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How much do you have saved up?
17175 cr points
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Posted 11/16/14
If you don't have anything saved up, what about your parents?

Many financial planners recommend that you save 10% to 15% of your income for retirement, starting in your 20s.


50/20/30 Rule

1. Essential Expenses
No more than 50 percent of your take-home pay should go toward Essential Expenses, which are the expenses you need in order to maintain the fundamentals of your life: shelter, food, heat, etc. Only four expenses should go in this category: housing, transportation, utilities and groceries.

2. Financial Priorities
At least 20 percent of your take-home pay should go to Financial Priorities, which are the goals that are essential to a strong financial foundation. These include your retirement contributions, savings contributions and debt payments, if you have debt. You should make these contributions and payments after you pay your Essential Expenses, but before you do any other spending.

3. Lifestyle Choices
No more than 30 percent of your take-home pay should go to Lifestyle Choices, which are personal, voluntary and often fun choices about how you spend your discretionary income. They often include cable, internet and phone plans, charitable giving, childcare, entertainment, gym fees, hobbies, pets, personal care, restaurants, bars, shopping and other miscellaneous expenses.

http://www.learnvest.com/knowledge-center/your-ultimate-budget-guideline-the-502030-rule/
37230 cr points
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20 / M
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Posted 11/16/14 , edited 11/16/14
......
0$

I'm flat broke.

Well, there is always the college fund
27233 cr points
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39 / Inside your compu...
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Posted 11/16/14
LOL I can't save... I live in the most overinflated housing market in the whole U.S. of A
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25 / F / MO
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Posted 11/16/14
IDK to be honest, I have my direct deposit set up so that 13% of my paycheck automatically goes to my savings/retirement account...havent really looked at it since I set that up .-.
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35 / M
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Posted 11/16/14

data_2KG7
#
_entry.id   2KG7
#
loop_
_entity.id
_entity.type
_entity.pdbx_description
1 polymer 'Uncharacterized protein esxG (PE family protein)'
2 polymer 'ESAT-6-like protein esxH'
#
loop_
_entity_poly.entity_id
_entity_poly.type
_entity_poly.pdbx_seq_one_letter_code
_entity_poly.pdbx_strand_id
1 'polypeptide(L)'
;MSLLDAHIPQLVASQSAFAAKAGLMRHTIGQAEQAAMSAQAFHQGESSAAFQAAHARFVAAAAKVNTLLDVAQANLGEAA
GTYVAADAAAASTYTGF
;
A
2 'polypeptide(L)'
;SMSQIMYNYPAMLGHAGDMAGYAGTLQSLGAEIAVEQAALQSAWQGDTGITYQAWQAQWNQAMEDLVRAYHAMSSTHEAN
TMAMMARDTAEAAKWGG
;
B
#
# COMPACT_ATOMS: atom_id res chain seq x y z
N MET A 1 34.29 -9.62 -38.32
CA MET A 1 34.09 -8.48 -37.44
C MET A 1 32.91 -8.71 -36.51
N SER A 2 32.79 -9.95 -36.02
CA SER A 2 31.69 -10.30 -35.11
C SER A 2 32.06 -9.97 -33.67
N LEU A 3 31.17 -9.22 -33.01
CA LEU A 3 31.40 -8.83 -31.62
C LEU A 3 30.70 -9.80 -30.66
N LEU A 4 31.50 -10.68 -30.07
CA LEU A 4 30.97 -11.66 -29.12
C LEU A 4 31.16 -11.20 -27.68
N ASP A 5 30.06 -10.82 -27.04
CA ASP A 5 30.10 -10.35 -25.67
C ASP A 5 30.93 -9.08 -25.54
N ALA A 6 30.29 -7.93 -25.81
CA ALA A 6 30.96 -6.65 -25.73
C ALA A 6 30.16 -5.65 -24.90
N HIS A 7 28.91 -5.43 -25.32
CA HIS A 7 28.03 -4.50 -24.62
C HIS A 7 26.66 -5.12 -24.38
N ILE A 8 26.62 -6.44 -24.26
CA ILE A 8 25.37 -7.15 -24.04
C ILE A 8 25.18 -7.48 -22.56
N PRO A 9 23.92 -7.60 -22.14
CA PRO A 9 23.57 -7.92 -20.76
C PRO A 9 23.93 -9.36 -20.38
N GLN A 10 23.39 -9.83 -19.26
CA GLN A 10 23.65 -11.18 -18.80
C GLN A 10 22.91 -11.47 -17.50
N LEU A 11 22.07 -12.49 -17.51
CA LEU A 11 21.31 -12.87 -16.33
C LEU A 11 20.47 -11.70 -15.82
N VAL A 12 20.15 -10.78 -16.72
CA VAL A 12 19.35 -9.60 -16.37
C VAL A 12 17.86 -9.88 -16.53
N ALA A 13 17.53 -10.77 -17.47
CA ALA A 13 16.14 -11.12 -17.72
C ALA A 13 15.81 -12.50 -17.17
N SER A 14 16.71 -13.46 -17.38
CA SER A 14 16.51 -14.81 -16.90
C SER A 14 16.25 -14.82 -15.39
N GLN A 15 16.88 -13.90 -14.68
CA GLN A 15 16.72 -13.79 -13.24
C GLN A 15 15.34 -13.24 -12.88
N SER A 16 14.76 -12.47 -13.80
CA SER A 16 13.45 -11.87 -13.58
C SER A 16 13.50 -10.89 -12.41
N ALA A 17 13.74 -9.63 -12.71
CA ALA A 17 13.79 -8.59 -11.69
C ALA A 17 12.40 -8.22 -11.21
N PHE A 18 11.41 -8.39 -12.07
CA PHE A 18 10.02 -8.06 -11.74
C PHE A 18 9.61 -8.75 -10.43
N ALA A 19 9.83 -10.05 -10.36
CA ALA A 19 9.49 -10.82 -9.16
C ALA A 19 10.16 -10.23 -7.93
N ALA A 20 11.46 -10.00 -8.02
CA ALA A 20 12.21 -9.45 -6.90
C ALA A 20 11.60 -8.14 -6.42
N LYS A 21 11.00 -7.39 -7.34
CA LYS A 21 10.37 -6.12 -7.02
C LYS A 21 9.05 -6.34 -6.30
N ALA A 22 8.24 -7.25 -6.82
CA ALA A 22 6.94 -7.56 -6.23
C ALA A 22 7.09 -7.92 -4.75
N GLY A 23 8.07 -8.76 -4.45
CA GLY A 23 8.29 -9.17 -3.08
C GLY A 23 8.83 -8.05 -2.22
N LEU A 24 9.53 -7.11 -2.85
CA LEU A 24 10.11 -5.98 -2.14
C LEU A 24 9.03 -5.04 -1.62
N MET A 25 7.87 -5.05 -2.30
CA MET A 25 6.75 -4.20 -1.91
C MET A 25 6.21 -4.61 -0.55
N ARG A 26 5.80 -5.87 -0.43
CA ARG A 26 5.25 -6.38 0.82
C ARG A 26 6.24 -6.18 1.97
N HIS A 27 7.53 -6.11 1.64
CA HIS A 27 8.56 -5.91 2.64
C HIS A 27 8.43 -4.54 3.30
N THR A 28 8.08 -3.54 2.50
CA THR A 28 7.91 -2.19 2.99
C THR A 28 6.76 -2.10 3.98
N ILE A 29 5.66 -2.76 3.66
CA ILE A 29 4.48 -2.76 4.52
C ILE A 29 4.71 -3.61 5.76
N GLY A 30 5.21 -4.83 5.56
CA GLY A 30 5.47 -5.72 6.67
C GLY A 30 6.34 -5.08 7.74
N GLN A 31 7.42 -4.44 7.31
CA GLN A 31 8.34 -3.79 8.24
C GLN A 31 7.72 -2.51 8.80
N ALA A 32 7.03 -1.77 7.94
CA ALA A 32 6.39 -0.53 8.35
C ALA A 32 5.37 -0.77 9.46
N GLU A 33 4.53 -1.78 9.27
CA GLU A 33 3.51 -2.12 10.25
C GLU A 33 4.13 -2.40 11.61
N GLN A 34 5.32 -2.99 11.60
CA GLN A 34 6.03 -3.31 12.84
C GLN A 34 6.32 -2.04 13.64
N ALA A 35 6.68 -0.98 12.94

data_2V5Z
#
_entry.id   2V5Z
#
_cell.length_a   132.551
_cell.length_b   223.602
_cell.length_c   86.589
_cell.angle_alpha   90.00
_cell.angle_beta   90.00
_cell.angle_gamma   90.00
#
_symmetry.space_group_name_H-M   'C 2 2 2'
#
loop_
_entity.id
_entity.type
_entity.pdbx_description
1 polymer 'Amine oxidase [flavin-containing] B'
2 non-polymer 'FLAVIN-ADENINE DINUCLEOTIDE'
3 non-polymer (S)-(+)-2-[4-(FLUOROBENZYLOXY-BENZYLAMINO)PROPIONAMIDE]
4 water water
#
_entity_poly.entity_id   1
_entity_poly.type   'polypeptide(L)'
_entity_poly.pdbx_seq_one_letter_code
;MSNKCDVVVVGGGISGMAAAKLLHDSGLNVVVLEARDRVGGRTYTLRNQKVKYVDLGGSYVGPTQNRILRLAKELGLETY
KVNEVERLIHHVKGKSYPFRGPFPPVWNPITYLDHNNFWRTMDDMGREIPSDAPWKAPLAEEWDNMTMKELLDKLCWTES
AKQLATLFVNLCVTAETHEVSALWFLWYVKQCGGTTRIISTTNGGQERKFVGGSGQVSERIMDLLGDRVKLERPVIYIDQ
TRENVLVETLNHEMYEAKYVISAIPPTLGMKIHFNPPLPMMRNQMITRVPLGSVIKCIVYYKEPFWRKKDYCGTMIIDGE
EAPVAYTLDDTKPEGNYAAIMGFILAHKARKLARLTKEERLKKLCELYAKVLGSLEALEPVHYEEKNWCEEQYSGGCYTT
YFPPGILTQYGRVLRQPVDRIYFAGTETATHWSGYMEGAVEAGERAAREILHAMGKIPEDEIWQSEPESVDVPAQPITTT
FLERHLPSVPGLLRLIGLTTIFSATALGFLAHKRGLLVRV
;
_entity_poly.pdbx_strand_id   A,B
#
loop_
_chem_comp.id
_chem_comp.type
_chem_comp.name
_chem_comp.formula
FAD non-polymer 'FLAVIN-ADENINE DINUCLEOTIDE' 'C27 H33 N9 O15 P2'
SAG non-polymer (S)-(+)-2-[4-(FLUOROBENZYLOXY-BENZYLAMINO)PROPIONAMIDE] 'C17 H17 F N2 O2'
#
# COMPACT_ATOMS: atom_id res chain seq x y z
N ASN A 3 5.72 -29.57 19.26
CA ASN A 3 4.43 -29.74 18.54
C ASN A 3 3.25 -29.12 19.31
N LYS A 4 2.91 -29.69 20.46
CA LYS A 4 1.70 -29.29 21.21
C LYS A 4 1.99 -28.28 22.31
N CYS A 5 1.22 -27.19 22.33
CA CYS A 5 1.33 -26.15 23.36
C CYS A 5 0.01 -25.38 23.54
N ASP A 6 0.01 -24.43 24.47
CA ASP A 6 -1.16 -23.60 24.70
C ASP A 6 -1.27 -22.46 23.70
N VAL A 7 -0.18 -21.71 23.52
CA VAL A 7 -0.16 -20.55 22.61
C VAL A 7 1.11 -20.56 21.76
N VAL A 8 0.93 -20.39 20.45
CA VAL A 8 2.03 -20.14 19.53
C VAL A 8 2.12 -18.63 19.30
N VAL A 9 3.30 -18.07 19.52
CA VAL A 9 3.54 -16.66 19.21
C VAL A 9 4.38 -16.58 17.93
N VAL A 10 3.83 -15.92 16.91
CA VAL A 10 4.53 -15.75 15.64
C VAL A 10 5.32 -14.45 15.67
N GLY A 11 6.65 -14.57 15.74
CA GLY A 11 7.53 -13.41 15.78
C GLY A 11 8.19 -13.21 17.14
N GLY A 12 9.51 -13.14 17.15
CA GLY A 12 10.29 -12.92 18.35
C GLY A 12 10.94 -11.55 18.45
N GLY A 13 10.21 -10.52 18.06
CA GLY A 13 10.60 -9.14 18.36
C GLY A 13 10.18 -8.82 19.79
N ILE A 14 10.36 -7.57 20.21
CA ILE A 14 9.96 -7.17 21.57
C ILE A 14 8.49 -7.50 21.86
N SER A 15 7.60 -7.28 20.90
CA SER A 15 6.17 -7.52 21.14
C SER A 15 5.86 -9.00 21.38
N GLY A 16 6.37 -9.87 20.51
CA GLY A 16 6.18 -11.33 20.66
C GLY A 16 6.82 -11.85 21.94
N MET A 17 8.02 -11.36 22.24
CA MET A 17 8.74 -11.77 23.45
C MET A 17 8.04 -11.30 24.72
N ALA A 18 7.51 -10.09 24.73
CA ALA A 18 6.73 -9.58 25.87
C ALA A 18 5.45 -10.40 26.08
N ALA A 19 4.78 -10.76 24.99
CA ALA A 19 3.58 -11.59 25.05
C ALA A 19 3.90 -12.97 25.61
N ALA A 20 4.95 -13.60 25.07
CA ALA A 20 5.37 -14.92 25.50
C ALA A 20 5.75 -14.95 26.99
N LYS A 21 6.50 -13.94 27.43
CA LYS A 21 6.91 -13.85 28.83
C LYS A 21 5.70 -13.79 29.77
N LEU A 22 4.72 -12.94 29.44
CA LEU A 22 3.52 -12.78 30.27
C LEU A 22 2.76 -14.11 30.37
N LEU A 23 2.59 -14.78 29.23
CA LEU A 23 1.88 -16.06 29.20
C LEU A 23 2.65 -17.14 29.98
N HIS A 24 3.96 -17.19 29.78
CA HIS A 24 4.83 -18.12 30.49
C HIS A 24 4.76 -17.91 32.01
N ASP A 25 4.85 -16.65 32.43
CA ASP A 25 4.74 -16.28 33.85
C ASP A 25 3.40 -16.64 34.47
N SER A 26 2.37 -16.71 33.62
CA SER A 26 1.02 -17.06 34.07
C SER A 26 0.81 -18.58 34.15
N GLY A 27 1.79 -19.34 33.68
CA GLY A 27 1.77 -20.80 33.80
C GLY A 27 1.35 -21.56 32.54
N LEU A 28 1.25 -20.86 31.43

BWAHAHAHAHAHAHAHAHAHAHAHAHAHAHAHAHAHAHAHAHAHAHAHAHAHAHA!!!!!

ok.. i think I got that ot of my system...

nope. HAHAHAHAHAHAHAHAHAHAHAHAHAHAHAHAHAHAHAHAHAHAHAHAHAHA!!!!!

at least in the US nobody makes enough money to do much saving. In fact, most people's retirement plan that I know of, consists of winning the lottery.

The probably is that wages are suppressed (and have been since apparently the 70's) while inflation has driven prices up cramatically, and especially in the last 4-5 years. Add on to that mandatory health care (not that bad of a thing really if it was done like medicaid), employers cutting your hours till you're JUUUUUST under the requirements that force them to pay for your care or qualify you for overtime, plus most people are taking pay cuts in the form of being let go from one job and being hired at a lower pay wage.

I don't think I've heard someone speak of "savings" in years.

I do have a LITTLE (very, very little) saved, but I lost about 4K right before I lost my job (made a big purchase for a nice piece of furniture, then got hit with dental work that cost about 2k which was unexpected) and then lost another 2-3k trying to pay off my credit card and other such while stabilizing my job situation. Still not completely stabilized, but doing better and not hemorrhaging money like I used to. That was last year though.

This year, I still had the unexpected need to purchase a new laptop (work expense. In some ways doing IC work and being able to write off things like that is awesome) and have my wisdom teeth pulled, (after calling the oral surgeon for an appointment, they set it out like 2-3 weeks later. they got infected, one emergency room visit later, I was slapped with a bill for a visit that was basically two pokes with a finger at my cheek and a written prescription for penicillin and painkillers (both of which I knew I needed and could not get without a prescription). So cost of the penicillin: $20. Cost of the visit to get a doctor to write one out: $700 Well, after that, i had the appointment with the surgeon, and it turned out to be just a consult. The surgery was scheduled for 2-3 weeks later than that. cost: $700... So my prescription cost as much as the surgery, and I was out $1400.